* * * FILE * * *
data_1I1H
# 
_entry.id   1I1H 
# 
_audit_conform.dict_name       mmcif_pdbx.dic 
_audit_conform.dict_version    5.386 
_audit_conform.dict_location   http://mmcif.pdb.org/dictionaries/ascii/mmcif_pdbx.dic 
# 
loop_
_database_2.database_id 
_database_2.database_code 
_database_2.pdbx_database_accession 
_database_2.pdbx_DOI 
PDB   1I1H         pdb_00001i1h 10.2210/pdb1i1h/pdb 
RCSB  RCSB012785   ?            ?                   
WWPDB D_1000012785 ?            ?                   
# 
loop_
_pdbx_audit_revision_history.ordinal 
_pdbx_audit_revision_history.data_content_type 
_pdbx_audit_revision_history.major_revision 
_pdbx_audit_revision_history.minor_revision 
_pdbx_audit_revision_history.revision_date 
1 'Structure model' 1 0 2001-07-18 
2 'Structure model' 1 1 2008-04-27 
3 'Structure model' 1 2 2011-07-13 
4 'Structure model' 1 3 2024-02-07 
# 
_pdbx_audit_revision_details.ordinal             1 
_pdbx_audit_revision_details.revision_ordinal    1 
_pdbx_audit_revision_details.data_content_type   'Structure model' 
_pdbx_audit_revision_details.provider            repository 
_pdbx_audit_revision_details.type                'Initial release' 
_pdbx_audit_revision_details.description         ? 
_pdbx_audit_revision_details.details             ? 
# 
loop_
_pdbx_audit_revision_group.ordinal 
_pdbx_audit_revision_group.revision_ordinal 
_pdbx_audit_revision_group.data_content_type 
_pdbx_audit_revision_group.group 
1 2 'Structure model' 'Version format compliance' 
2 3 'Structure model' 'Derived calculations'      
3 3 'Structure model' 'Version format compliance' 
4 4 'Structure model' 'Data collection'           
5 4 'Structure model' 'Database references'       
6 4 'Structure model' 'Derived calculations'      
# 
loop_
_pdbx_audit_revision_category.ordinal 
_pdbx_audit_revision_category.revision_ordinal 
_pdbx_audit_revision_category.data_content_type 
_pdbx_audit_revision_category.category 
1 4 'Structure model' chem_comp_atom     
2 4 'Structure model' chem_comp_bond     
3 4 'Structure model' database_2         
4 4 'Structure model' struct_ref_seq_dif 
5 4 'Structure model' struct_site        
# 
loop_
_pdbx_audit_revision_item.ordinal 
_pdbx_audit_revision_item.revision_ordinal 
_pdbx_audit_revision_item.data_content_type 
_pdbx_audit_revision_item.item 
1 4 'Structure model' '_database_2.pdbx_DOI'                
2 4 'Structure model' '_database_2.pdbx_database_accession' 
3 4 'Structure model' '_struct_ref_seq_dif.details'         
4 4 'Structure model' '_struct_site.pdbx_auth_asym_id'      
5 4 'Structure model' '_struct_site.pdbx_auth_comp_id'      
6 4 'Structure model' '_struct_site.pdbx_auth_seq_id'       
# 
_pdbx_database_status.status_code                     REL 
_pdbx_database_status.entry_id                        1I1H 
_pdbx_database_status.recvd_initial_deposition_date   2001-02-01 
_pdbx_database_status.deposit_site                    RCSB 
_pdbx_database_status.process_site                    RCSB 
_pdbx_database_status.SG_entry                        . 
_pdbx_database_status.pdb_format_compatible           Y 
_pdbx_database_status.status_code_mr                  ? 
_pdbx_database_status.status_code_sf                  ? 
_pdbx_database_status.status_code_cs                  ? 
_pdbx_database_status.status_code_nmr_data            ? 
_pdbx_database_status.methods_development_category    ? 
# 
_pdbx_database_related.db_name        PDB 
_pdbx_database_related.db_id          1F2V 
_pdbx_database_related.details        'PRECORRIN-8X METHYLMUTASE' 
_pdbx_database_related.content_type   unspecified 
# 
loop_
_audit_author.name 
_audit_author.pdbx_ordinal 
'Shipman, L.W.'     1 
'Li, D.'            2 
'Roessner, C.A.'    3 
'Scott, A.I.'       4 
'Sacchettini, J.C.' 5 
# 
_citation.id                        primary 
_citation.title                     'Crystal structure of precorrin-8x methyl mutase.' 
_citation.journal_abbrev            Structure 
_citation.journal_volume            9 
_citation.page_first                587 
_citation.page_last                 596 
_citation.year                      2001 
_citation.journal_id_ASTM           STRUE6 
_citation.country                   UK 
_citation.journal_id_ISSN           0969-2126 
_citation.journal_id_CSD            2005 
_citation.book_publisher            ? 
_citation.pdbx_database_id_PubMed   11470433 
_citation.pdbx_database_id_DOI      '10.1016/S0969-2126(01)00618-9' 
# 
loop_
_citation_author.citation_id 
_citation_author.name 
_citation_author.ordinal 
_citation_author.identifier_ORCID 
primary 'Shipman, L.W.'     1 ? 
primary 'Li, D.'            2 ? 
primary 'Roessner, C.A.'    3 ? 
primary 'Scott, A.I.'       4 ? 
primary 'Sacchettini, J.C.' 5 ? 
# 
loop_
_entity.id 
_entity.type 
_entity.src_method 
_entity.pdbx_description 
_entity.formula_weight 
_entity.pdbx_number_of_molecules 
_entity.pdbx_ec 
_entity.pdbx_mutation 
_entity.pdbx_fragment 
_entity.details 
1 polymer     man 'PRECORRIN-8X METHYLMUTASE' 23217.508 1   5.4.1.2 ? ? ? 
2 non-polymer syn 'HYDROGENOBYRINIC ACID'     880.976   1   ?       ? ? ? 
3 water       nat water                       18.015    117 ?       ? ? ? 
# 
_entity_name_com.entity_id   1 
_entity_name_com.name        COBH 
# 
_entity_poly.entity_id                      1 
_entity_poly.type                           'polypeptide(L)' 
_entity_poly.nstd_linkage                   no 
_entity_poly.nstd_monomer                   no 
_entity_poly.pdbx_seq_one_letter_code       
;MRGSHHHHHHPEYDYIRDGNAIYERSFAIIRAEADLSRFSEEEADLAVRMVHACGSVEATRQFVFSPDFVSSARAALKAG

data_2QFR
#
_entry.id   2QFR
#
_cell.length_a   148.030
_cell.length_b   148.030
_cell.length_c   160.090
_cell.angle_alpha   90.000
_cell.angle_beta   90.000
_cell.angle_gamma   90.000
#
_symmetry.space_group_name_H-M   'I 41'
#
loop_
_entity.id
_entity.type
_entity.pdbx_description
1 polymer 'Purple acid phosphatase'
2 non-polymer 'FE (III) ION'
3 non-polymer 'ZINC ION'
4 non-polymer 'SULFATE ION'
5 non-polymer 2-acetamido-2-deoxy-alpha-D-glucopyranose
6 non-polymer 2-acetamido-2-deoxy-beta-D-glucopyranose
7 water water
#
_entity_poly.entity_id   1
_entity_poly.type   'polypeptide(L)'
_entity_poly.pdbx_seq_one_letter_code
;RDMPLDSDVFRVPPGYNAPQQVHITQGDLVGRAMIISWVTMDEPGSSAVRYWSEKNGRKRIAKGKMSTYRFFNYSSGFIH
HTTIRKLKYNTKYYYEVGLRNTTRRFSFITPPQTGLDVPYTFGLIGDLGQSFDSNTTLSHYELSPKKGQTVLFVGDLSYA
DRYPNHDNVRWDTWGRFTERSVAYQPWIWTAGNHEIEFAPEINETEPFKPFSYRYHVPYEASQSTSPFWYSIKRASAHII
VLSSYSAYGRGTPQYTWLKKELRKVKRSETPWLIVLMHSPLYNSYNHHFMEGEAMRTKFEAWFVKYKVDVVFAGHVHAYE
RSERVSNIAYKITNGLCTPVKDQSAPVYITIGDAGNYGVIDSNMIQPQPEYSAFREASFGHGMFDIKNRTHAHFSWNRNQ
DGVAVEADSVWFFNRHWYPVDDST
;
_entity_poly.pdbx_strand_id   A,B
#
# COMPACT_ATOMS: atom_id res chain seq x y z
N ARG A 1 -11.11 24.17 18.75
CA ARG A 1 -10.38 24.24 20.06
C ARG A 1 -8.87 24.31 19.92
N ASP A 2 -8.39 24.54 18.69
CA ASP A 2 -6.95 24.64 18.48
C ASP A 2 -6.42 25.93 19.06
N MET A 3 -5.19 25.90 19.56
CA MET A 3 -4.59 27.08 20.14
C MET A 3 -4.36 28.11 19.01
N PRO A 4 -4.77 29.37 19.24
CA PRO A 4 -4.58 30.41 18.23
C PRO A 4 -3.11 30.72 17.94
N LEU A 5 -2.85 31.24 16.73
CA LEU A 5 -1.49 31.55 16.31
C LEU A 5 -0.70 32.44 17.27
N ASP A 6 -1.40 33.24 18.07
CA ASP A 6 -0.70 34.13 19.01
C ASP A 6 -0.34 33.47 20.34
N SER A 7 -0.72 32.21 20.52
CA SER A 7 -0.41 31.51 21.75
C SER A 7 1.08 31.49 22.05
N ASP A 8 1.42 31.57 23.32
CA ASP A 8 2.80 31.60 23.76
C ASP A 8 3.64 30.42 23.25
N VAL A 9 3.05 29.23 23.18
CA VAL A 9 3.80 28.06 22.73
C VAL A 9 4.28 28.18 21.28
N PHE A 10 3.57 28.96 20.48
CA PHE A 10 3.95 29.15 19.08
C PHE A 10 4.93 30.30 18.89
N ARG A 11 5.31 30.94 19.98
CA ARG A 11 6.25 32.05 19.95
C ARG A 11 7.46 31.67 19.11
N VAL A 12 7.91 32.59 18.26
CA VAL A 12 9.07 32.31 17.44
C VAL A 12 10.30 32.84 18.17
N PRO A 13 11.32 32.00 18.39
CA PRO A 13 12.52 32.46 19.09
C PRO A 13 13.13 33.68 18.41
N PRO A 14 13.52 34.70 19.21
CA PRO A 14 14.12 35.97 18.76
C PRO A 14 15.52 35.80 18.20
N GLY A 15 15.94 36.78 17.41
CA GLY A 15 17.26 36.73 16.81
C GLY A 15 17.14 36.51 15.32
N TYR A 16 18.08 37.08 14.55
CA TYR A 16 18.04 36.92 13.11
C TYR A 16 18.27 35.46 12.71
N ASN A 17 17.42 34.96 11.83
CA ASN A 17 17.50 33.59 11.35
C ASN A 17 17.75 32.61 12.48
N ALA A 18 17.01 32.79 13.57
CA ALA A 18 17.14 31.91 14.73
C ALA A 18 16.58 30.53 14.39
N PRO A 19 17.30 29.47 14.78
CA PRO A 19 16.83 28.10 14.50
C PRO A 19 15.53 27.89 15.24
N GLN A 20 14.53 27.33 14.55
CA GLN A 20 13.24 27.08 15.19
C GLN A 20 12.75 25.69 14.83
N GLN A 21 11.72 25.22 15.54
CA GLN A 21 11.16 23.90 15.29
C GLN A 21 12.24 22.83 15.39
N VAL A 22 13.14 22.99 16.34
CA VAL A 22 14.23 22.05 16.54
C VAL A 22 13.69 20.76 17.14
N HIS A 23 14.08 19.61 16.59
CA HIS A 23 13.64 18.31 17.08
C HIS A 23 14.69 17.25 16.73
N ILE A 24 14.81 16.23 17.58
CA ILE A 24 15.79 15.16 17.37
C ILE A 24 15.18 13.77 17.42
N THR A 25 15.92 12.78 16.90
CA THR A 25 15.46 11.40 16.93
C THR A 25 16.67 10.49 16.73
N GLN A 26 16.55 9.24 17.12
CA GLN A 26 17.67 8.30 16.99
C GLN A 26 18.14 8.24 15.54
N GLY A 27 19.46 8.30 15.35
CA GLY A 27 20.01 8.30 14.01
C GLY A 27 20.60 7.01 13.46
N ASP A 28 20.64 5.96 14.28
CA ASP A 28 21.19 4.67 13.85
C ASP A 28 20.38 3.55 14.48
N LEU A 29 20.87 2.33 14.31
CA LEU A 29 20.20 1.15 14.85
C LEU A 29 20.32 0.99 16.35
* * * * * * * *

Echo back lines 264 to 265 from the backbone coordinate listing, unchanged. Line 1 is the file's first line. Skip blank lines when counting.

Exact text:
C GLN A 26 18.14 8.24 15.54
N GLY A 27 19.46 8.30 15.35